RENATO DULBECCO, M.D.
This article reviews the role of viruses in cancer. Oncogenic viruses may contain either ribonucleic acid (RNA) or deoxyribonucleic acid (DNA). The small DNA viruses, polyoma virus and SV40, are best known in terms of genetics and molecular biology. Cell transformation by these viruses includes two steps: first, the integration of the viral DNA in the cellular DNA; and secondly, the expression of viral transforming functions. If integration fails, the cells undergo abortive transformation and then return to normality. In the transformed cell only some of the viral genes are transcribed into messenger RNA, and this accounts for the survival of the cells. The RNA viruses are less well known. They produce either leukemias with very low efficiency or (sometimes) sarcomas with a high efficiency. The sarcoma viruses often have complex biology.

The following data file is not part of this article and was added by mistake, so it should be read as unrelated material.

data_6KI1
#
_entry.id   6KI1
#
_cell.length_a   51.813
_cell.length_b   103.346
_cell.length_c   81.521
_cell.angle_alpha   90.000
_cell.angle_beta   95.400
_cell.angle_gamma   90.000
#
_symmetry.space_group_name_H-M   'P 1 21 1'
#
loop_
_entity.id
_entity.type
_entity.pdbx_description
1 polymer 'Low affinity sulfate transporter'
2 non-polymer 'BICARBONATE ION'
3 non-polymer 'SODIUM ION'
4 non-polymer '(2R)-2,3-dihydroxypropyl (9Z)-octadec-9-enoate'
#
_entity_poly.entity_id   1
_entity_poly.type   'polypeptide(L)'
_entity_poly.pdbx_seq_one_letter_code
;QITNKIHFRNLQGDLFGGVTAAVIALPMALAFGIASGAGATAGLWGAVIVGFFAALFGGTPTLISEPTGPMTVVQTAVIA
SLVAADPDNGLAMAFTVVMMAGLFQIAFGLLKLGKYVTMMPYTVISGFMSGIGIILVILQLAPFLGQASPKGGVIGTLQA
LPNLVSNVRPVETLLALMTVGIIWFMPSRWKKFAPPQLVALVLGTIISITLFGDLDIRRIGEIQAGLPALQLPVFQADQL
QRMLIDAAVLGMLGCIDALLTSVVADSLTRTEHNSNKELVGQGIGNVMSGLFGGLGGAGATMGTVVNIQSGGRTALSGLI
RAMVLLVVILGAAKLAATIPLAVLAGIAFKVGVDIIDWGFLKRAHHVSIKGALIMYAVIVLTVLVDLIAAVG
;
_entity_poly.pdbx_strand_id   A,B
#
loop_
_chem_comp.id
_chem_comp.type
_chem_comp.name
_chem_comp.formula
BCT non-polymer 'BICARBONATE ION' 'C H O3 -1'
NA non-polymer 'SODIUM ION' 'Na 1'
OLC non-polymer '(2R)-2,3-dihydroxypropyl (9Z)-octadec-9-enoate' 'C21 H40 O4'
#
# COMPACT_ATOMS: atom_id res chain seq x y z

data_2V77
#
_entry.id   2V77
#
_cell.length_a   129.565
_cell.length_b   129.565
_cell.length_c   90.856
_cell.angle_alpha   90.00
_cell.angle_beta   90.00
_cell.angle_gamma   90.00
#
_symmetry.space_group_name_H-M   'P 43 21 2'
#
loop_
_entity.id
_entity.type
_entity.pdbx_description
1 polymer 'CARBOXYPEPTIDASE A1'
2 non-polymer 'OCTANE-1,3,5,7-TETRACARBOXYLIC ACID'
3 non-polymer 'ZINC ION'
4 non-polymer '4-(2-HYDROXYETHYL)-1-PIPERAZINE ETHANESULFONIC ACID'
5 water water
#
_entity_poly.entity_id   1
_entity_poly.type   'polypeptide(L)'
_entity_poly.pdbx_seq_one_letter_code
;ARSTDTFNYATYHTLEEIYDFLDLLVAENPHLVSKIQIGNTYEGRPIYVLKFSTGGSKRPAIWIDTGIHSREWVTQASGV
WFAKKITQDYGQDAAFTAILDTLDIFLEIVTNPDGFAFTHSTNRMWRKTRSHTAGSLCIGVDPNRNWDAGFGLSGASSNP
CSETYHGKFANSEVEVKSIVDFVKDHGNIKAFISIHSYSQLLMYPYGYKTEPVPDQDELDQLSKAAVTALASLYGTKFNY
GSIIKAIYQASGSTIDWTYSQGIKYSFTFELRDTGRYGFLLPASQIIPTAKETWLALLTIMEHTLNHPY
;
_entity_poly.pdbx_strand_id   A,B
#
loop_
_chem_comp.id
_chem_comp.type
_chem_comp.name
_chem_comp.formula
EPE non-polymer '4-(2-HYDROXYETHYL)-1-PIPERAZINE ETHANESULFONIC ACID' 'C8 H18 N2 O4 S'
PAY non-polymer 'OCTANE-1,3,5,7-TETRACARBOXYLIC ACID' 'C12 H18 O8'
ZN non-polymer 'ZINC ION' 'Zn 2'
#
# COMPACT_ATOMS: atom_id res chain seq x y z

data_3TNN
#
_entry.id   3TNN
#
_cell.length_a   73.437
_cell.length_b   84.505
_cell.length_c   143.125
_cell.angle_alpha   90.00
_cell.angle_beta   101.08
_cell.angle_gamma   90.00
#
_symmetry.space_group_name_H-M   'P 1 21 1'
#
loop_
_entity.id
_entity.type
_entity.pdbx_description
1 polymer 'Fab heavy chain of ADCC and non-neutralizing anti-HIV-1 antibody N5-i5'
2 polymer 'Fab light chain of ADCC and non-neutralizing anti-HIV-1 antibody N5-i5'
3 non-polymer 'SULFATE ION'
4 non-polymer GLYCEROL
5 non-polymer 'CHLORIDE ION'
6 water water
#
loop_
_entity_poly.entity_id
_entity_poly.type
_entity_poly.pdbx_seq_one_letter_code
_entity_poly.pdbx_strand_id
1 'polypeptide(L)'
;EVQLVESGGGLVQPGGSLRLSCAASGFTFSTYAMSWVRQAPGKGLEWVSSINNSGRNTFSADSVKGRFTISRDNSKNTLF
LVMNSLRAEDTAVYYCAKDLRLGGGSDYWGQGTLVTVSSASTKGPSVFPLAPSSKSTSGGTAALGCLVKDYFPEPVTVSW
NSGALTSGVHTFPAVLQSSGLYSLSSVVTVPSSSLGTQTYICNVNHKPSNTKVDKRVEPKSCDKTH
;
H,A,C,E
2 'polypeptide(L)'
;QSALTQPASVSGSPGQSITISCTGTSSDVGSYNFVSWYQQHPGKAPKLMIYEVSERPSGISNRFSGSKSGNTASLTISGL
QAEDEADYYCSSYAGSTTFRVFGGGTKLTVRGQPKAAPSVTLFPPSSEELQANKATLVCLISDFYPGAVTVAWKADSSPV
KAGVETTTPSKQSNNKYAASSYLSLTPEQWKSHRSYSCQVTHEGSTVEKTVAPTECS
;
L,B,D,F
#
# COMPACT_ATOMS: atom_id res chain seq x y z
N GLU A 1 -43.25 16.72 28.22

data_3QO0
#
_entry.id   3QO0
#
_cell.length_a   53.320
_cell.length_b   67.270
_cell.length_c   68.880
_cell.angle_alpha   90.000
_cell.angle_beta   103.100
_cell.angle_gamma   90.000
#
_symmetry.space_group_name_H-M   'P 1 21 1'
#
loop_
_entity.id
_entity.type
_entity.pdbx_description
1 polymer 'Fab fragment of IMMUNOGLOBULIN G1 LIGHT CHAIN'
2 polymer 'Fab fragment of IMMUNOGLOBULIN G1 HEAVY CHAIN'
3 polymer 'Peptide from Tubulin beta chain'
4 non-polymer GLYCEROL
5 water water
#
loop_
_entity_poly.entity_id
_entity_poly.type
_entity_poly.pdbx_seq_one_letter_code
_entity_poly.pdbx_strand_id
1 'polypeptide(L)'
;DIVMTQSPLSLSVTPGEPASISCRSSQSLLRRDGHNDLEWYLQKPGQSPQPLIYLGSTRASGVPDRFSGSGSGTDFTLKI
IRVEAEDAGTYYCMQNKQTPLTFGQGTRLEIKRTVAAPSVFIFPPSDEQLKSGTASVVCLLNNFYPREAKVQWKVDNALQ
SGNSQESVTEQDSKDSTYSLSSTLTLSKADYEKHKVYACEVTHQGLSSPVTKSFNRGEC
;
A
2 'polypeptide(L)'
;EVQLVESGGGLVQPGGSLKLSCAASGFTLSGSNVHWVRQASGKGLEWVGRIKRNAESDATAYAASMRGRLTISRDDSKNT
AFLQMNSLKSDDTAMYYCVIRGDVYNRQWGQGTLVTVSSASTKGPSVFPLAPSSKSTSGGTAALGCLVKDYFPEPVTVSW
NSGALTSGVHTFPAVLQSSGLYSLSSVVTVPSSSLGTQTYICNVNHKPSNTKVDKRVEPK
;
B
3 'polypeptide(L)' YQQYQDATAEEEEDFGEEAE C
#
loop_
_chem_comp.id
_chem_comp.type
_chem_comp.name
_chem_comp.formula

An extensive search is going on for viruses as possible agents of human cancer. The most interesting virus is the one found in the Burkitt's lymphoma cells and, in all likelihood, the agent of infectious mononucleosis. The search for human cancer viruses is beset by great difficulties, both methodological and conceptual.
DULBECCO R. Viruses in Carcinogenesis. Ann Intern Med. 1969;70:1019–1030. doi: 10.7326/0003-4819-70-5-1019
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Published: Ann Intern Med. 1969;70(5):1019-1030.
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